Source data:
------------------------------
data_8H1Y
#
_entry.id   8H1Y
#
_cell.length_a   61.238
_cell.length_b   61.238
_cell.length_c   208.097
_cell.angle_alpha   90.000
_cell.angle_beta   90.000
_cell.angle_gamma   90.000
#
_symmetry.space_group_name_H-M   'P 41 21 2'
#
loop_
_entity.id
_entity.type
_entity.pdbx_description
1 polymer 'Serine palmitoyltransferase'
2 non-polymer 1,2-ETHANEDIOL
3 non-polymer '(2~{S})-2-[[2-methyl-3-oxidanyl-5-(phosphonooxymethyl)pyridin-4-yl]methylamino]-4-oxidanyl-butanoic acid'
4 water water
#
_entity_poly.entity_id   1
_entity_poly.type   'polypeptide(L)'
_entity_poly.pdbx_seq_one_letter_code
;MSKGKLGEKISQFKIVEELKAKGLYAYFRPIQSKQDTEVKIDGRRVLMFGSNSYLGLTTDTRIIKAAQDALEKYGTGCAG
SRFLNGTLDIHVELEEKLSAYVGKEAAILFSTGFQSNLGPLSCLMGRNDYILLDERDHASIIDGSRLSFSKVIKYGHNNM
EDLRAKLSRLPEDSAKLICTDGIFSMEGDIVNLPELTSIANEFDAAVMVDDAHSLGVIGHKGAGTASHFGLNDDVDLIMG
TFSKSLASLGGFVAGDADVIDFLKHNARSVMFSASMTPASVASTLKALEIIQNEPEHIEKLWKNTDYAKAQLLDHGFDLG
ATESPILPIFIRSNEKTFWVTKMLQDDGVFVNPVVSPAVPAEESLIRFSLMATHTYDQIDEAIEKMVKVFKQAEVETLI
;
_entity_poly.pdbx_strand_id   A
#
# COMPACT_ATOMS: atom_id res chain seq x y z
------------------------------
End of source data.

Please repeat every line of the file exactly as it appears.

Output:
data_8H1Y
#
_entry.id   8H1Y
#
_cell.length_a   61.238
_cell.length_b   61.238
_cell.length_c   208.097
_cell.angle_alpha   90.000
_cell.angle_beta   90.000
_cell.angle_gamma   90.000
#
_symmetry.space_group_name_H-M   'P 41 21 2'
#
loop_
_entity.id
_entity.type
_entity.pdbx_description
1 polymer 'Serine palmitoyltransferase'
2 non-polymer 1,2-ETHANEDIOL
3 non-polymer '(2~{S})-2-[[2-methyl-3-oxidanyl-5-(phosphonooxymethyl)pyridin-4-yl]methylamino]-4-oxidanyl-butanoic acid'
4 water water
#
_entity_poly.entity_id   1
_entity_poly.type   'polypeptide(L)'
_entity_poly.pdbx_seq_one_letter_code
;MSKGKLGEKISQFKIVEELKAKGLYAYFRPIQSKQDTEVKIDGRRVLMFGSNSYLGLTTDTRIIKAAQDALEKYGTGCAG
SRFLNGTLDIHVELEEKLSAYVGKEAAILFSTGFQSNLGPLSCLMGRNDYILLDERDHASIIDGSRLSFSKVIKYGHNNM
EDLRAKLSRLPEDSAKLICTDGIFSMEGDIVNLPELTSIANEFDAAVMVDDAHSLGVIGHKGAGTASHFGLNDDVDLIMG
TFSKSLASLGGFVAGDADVIDFLKHNARSVMFSASMTPASVASTLKALEIIQNEPEHIEKLWKNTDYAKAQLLDHGFDLG
ATESPILPIFIRSNEKTFWVTKMLQDDGVFVNPVVSPAVPAEESLIRFSLMATHTYDQIDEAIEKMVKVFKQAEVETLI
;
_entity_poly.pdbx_strand_id   A
#
# COMPACT_ATOMS: atom_id res chain seq x y z